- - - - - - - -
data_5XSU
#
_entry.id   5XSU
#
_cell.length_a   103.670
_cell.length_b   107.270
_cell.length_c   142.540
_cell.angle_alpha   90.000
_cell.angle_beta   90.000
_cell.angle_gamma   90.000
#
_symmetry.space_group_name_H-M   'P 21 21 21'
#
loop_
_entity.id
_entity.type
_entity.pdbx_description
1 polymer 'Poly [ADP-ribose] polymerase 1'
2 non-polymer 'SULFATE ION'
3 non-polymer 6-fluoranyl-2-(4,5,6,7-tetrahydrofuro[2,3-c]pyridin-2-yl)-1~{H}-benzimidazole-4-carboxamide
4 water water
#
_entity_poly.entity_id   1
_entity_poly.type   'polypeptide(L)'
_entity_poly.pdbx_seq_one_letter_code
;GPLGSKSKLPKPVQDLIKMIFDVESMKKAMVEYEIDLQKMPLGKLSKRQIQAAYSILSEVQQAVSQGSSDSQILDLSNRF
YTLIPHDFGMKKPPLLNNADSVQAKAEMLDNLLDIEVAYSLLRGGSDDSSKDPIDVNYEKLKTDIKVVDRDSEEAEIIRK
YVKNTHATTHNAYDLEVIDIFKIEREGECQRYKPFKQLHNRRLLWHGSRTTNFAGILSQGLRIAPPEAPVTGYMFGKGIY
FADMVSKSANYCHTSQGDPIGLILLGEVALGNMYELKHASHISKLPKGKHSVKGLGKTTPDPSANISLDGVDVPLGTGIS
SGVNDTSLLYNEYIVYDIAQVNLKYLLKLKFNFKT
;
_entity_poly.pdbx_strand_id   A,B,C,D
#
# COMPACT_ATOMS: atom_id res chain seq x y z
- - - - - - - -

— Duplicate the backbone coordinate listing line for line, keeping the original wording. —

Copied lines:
data_5XSU
#
_entry.id   5XSU
#
_cell.length_a   103.670
_cell.length_b   107.270
_cell.length_c   142.540
_cell.angle_alpha   90.000
_cell.angle_beta   90.000
_cell.angle_gamma   90.000
#
_symmetry.space_group_name_H-M   'P 21 21 21'
#
loop_
_entity.id
_entity.type
_entity.pdbx_description
1 polymer 'Poly [ADP-ribose] polymerase 1'
2 non-polymer 'SULFATE ION'
3 non-polymer 6-fluoranyl-2-(4,5,6,7-tetrahydrofuro[2,3-c]pyridin-2-yl)-1~{H}-benzimidazole-4-carboxamide
4 water water
#
_entity_poly.entity_id   1
_entity_poly.type   'polypeptide(L)'
_entity_poly.pdbx_seq_one_letter_code
;GPLGSKSKLPKPVQDLIKMIFDVESMKKAMVEYEIDLQKMPLGKLSKRQIQAAYSILSEVQQAVSQGSSDSQILDLSNRF
YTLIPHDFGMKKPPLLNNADSVQAKAEMLDNLLDIEVAYSLLRGGSDDSSKDPIDVNYEKLKTDIKVVDRDSEEAEIIRK
YVKNTHATTHNAYDLEVIDIFKIEREGECQRYKPFKQLHNRRLLWHGSRTTNFAGILSQGLRIAPPEAPVTGYMFGKGIY
FADMVSKSANYCHTSQGDPIGLILLGEVALGNMYELKHASHISKLPKGKHSVKGLGKTTPDPSANISLDGVDVPLGTGIS
SGVNDTSLLYNEYIVYDIAQVNLKYLLKLKFNFKT
;
_entity_poly.pdbx_strand_id   A,B,C,D
#
# COMPACT_ATOMS: atom_id res chain seq x y z